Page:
He’s entering what could be a crowded field for Georgia’s No. 2 job. Senate President Pro Tem David Shafer, Senate Majority Leader Bill Cowsert and state Sen. Butch Miller are considered potential candidates. So are state Sens. Burt Jones and Hunter Hill. And Democratic state Rep. Stacey Evans is among the potential contenders across the aisle.
State Rep. John Pezold (R-Columbus) announced he will not run for reelection in 2018.
The District 133 representative posted a Facebook notice Monday morning announcing he would not seek re-election to the Georgia General Assembly.
“Since 2013 I have had the incredible honor of representing my family, friends and neighbors in the Georgia House of Representatives,” he wrote. “After lengthy consultation with my family and friends, it is with a grateful heart that I am announcing that I have decided to not seek reelection next year. My family has been incredibly supportive during my time in office. However, with my children growing older and my professional responsibilities increasing, the time is right to step away from public office and devote my full attention to them.”
In a telephone interview later Monday, the 37-year-old owner of two McDonald’s franchises said that when he was first elected, his daughter Eleanor was 5 and her brother Jack was 2.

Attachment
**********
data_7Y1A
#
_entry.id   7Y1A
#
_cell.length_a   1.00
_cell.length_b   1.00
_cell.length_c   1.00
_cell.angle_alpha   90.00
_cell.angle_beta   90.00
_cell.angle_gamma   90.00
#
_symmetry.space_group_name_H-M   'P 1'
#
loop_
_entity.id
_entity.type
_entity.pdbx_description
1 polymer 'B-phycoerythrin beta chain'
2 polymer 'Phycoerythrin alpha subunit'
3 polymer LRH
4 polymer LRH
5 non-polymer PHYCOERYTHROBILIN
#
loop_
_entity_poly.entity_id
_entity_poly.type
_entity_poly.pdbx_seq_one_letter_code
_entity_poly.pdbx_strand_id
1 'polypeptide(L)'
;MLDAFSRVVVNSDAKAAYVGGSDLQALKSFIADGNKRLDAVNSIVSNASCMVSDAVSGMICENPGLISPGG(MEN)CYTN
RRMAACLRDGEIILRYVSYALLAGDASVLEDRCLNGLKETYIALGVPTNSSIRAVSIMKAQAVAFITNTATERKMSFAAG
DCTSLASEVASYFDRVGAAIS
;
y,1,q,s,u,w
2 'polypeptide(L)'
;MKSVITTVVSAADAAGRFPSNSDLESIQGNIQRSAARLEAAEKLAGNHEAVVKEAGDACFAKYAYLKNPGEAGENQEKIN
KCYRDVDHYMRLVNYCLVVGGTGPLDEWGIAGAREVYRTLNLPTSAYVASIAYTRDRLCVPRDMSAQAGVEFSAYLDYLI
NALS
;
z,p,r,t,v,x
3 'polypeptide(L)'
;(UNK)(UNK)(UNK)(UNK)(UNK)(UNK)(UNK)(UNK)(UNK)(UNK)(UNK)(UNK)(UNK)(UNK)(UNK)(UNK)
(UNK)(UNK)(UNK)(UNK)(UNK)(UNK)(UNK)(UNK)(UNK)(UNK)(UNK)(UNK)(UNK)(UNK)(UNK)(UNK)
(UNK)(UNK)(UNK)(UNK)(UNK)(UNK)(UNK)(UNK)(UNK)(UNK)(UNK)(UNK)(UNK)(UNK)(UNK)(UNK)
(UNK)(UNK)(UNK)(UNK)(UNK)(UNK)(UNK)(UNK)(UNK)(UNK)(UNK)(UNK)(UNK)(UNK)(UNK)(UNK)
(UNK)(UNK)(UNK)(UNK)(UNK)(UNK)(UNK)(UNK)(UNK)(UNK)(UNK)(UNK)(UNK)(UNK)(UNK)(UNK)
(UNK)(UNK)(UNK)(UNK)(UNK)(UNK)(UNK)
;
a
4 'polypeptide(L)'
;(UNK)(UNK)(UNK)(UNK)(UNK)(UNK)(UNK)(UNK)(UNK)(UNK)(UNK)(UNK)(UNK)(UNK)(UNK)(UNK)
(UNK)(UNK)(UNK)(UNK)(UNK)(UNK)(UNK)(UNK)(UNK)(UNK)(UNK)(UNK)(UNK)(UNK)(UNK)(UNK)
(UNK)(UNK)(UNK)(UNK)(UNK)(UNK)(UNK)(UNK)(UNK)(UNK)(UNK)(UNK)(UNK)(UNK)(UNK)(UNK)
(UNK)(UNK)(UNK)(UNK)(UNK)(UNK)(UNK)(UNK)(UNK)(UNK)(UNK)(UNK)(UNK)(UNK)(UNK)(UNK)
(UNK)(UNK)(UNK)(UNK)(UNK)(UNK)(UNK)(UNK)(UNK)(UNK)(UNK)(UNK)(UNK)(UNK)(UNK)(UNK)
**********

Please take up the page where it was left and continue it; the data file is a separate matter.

Now Eleanor is 10 and Jack is 8, and they have a little brother named Hamilton who’s 3. Their father feels he isn’t home enough, and so do they.
Asked last year why he got into state politics, Pezold said he felt Georgians weren’t paying enough attention to it.
“I began to question things that went on in our government, mostly regarding transparency and how, for the most part, people either are ignorant of what goes on under the Gold Dome — whether it’s because they choose to be or whether it’s because it’s not covered — but for the most part, people want to pay attention to federal politics, in the echo chamber, with Fox News on one side and MSNBC on the other side,” he said.
Former State Senator Dan Moody has been piling up endorsements in the Sixth District Special Election.
State Sen. John Albers and State Rep. Chuck Martin, Republicans from Roswell and Alpharetta, respectively, have thrown their support behind former State Rep. Dan Moody.
Albers said he’s known Moody for many years, and referred to the former legislator as a mentor, “a leader for our state and will be the congressman we need.”
“I have long admired his accomplishments, especially serving families, first responders, military personnel and small businesses,” he added.
Martin agreed, adding he’s known Moody for more than 15 years. Moody, he added, has never put himself ahead of the voters he was elected to represent. He also noted he worked for the district and for the state of Georgia, making his support of the candidate a “clear choice.”
“If you want the 6th District represented by a selfless, humble, and hardworking public servant, please join Johnna and I and support Dan Moody,” Martin said.
The Hill writes about Democratic efforts in the Sixth District.